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Gap in funding between richest and poorest schools doubled in 20 years, IFS says

Over the past 20 years Government spending on schools in England has become increasingly focused on facilities with pupils from poorer backgrounds, according to the IFS.

In 2013/14, spending per pupil in the 20% of secondary schools with the poorest pupils (£7,400) was £1,800 more than spending per pupil in the richest 20% (£5,600).

This gap in funding, researchers from the Institute of Fiscal Studies say, is double what it was in the late 1990s. It is roughly 30% now as opposed to the 15% it was 20 years ago.

For primary schools this difference has grown from 10% to 25%.

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Town halls using parking charges to raise cash

Local authorities are collecting increasing amounts of revenue from parking charges, despite a court ruling forbidding the use of such charges as a form of taxation.

A Freedom of Information (FoI) request, submitted by the RAC, revealed councils’ revenues from residents’ parking schemes have seen ‘massive increases’ in recent years.

The FoI requests show the revenue collected ranges from a few thousand pounds a year to nearly £3m in the case of the London Borough of Lambeth.

In 2013, residents of the north London borough of Barnet successfully challenged their council’s sharp increase in parking permit charges from £40 to £100 and vouchers for visitors from £1 to £4.

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The road to self-sufficiency

By 2020 grants from Whitehall would have dried up, and councils will be forced to rely on the cash they can raise themselves. Traded services is one response to this tough, new world. In essence, it involves councils morphing into agile commercial actors and offering their services on the open market at competitive rates. This way, the argument goes, they will be able to generate their own income, becoming, in effect, public sector entrepreneurs.

Essex County Council is one such ‘entrepreneurial council’. I spoke to Jonathan Coyle, the director of the council’s Traded Development team, in order to learn more. ‘Traded services is the team that looks at opportunities for us to generate profitable revenue for the council,’ he explains, ‘and that profitable revenue is then reinvested into frontline services.’ This, he argues, can help councils balance their budgets.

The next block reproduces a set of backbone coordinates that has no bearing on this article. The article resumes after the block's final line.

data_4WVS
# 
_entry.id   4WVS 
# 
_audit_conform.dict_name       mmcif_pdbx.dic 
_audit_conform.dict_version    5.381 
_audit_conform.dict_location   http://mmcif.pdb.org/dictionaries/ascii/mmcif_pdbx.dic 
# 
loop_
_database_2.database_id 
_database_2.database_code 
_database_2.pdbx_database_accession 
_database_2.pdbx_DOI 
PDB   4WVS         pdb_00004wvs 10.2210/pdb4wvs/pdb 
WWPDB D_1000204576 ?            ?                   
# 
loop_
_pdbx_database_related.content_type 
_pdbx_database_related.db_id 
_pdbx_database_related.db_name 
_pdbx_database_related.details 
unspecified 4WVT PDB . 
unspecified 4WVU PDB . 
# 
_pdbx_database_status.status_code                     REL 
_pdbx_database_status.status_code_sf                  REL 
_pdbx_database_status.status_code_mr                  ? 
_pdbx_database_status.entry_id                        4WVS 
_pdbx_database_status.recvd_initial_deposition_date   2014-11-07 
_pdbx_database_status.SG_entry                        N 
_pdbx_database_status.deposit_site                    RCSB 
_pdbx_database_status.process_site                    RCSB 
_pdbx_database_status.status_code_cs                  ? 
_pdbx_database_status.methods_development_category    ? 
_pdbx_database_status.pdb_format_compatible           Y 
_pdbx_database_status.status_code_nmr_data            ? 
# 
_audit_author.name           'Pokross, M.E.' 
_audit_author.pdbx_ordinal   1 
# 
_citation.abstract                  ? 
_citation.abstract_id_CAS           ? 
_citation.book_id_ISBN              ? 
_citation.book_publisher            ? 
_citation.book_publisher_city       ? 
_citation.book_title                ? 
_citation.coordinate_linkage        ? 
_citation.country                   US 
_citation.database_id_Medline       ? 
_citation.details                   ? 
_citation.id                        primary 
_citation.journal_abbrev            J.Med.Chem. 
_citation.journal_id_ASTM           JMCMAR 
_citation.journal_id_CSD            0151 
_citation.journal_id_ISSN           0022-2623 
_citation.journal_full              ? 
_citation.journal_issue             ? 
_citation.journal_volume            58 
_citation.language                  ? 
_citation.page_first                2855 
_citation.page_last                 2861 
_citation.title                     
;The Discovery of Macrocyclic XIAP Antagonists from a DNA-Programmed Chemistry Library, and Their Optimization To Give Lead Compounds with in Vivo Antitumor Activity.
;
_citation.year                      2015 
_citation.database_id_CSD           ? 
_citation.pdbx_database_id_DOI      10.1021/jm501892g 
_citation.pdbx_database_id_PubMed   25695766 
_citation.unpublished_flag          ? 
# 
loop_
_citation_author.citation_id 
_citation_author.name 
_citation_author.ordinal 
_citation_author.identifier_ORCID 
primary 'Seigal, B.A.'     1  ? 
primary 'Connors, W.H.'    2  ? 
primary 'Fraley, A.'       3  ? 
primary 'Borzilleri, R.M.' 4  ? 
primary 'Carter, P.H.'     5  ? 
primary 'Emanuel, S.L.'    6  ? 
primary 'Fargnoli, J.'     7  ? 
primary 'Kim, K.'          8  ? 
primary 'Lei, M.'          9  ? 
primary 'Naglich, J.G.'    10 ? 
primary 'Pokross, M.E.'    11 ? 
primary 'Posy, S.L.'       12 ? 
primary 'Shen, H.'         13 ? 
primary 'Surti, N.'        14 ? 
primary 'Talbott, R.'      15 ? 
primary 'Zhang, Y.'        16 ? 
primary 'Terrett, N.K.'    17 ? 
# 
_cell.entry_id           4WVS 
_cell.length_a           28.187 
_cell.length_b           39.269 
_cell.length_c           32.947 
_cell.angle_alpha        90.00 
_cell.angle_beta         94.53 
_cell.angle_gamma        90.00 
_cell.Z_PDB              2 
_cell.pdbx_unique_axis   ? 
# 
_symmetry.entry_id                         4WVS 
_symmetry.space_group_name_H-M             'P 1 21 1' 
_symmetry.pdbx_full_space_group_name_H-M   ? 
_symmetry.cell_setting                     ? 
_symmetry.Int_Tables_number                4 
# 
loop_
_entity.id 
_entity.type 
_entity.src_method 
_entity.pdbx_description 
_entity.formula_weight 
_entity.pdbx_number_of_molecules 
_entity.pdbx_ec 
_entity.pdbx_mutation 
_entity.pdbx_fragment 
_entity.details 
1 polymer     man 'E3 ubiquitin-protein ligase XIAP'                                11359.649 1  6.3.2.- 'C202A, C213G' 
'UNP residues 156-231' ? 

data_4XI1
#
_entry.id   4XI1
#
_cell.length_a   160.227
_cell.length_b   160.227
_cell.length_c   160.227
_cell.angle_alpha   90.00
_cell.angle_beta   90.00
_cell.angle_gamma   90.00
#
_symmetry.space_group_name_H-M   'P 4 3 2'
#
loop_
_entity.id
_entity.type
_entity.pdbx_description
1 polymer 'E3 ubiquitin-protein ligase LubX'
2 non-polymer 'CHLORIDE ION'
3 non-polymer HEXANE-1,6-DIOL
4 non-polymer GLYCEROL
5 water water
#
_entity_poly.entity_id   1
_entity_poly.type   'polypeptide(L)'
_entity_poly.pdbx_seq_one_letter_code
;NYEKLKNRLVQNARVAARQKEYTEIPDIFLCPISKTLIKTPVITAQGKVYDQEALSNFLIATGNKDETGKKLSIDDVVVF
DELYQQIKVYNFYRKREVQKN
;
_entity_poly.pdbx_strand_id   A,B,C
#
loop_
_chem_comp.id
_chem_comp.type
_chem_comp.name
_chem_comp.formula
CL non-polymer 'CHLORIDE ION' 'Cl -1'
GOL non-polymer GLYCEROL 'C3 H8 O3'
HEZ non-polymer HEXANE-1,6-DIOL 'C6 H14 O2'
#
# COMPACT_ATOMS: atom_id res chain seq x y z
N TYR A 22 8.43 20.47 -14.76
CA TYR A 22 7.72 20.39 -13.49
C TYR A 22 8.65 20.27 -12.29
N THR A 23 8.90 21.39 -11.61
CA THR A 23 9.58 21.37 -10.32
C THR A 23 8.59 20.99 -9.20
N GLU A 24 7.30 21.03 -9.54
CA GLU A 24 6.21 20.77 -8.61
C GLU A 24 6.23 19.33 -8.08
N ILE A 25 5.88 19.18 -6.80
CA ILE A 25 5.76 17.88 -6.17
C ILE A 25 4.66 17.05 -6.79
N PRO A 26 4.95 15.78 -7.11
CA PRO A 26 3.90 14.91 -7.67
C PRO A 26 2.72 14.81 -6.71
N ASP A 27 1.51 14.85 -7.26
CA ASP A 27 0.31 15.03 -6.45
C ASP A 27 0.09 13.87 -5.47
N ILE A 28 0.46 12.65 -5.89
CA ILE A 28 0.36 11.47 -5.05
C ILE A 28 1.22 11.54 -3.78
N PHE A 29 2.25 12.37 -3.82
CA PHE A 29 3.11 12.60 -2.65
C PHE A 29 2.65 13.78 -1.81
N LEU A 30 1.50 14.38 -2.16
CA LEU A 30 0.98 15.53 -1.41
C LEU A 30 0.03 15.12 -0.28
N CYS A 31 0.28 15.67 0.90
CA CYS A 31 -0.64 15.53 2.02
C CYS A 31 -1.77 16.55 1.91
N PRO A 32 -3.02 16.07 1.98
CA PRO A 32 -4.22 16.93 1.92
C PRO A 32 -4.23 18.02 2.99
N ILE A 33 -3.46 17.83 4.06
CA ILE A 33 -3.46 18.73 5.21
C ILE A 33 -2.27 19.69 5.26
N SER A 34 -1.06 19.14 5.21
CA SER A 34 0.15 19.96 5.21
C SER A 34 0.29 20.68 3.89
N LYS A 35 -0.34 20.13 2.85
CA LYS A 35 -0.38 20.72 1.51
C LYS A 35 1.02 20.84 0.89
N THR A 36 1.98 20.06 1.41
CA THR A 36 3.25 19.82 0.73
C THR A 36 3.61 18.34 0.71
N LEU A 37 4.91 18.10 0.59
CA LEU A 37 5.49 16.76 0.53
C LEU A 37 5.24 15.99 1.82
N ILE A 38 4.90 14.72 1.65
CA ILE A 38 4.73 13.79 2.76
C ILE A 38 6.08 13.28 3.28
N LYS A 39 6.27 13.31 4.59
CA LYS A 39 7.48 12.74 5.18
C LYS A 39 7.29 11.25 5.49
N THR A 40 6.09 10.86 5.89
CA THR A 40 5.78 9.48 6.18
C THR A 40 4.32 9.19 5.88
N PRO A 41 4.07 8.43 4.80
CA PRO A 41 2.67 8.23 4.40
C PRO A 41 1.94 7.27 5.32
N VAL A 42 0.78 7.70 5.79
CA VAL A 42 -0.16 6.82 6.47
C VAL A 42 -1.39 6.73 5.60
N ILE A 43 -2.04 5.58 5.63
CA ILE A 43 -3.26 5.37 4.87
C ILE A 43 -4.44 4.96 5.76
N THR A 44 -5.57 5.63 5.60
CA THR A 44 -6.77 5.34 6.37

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Local Council Tax support schemes: an independent review

On 2 December 2014 Marcus Jones MP announced the appointment of Eric Ollerenshaw OBE to lead an independent review into local Council Tax support schemes.

The review was charged with meeting the requirements set out in the Local Government Finance Act 2012, to look at whether the schemes are efficient, effective, fair and transparent, consider their impact on the localism agenda, and to make recommendations as to whether or not the schemes should be brought within Universal Credit.

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Cash for councils to fill almost 1 million potholes

Motorists and cyclists are set to benefit after the government announced how £50 million of funding will repair nearly 1 million potholes across the country over the next 12 months.

Over 100 councils in England will receive funding to help remove around 943,000 potholes from local roads during this financial year. The funding has been made available as part of the £250 million Pothole Action Fund included in last month’s Budget, which will fix over 4 million potholes by 2020/21.

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Highways maintenance funding: incentive element, 2016 to 2017

Information on the Local Highways Maintenance Incentive Fund. The documents include:

  • guidance and indicative allocations about the fund
  • the questionnaire used by authorities
  • details of the individual allocations of the incentive element for the Highways Maintenance Block for 2016/17

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£50m pothole fund denounced as 'complete madness'

The Department for Transport has published the breakdown for the first year of the £250m Pothole Action Fund, which will run from 2016/17 to 2020/21. It said this will allow councils to fix nearly 1 million potholes over the next year, based on a cost of £53 per pothole.

Some county councils will receive over £1m from the fund next year, with smaller councils receiving as little as £43,000.

Transport secretary Patrick McLoughlin said: ‘Almost every journey starts and ends on a local road, so the government is giving councils £250 million specifically to tackle the blight of potholes in their area.’

However, council leaders gave the announcement a lukewarm reception and called for ‘long-term and consistent funding’ to invest in resurfacing projects.